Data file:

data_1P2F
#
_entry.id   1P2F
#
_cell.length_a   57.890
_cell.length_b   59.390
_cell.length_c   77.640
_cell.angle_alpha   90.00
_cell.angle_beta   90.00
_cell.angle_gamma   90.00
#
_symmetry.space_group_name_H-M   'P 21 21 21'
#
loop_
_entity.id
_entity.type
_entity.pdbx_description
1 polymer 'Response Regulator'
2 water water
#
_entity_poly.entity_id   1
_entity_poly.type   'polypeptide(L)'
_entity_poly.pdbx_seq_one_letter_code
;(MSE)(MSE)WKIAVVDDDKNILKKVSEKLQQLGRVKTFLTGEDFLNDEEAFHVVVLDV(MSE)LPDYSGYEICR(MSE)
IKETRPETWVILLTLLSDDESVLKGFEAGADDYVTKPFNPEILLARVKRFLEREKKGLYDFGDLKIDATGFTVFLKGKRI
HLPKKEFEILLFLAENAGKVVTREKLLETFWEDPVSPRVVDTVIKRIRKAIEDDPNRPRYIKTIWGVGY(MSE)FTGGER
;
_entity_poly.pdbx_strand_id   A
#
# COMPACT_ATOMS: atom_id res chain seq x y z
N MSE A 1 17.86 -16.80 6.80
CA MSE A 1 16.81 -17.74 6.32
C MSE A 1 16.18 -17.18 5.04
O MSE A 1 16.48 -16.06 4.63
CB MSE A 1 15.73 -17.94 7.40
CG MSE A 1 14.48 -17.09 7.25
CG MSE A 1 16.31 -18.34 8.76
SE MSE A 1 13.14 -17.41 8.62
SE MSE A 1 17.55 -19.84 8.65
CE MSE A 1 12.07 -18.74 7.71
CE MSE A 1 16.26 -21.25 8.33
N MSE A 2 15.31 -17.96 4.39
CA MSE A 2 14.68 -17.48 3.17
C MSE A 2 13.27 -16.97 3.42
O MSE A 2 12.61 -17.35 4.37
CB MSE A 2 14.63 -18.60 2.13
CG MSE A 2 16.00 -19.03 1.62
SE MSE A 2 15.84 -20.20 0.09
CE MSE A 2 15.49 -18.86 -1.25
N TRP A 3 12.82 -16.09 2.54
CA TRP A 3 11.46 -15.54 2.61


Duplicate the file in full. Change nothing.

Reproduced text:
data_1P2F
#
_entry.id   1P2F
#
_cell.length_a   57.890
_cell.length_b   59.390
_cell.length_c   77.640
_cell.angle_alpha   90.00
_cell.angle_beta   90.00
_cell.angle_gamma   90.00
#
_symmetry.space_group_name_H-M   'P 21 21 21'
#
loop_
_entity.id
_entity.type
_entity.pdbx_description
1 polymer 'Response Regulator'
2 water water
#
_entity_poly.entity_id   1
_entity_poly.type   'polypeptide(L)'
_entity_poly.pdbx_seq_one_letter_code
;(MSE)(MSE)WKIAVVDDDKNILKKVSEKLQQLGRVKTFLTGEDFLNDEEAFHVVVLDV(MSE)LPDYSGYEICR(MSE)
IKETRPETWVILLTLLSDDESVLKGFEAGADDYVTKPFNPEILLARVKRFLEREKKGLYDFGDLKIDATGFTVFLKGKRI
HLPKKEFEILLFLAENAGKVVTREKLLETFWEDPVSPRVVDTVIKRIRKAIEDDPNRPRYIKTIWGVGY(MSE)FTGGER
;
_entity_poly.pdbx_strand_id   A
#
# COMPACT_ATOMS: atom_id res chain seq x y z
N MSE A 1 17.86 -16.80 6.80
CA MSE A 1 16.81 -17.74 6.32
C MSE A 1 16.18 -17.18 5.04
O MSE A 1 16.48 -16.06 4.63
CB MSE A 1 15.73 -17.94 7.40
CG MSE A 1 14.48 -17.09 7.25
CG MSE A 1 16.31 -18.34 8.76
SE MSE A 1 13.14 -17.41 8.62
SE MSE A 1 17.55 -19.84 8.65
CE MSE A 1 12.07 -18.74 7.71
CE MSE A 1 16.26 -21.25 8.33
N MSE A 2 15.31 -17.96 4.39
CA MSE A 2 14.68 -17.48 3.17
C MSE A 2 13.27 -16.97 3.42
O MSE A 2 12.61 -17.35 4.37
CB MSE A 2 14.63 -18.60 2.13
CG MSE A 2 16.00 -19.03 1.62
SE MSE A 2 15.84 -20.20 0.09
CE MSE A 2 15.49 -18.86 -1.25
N TRP A 3 12.82 -16.09 2.54
CA TRP A 3 11.46 -15.54 2.61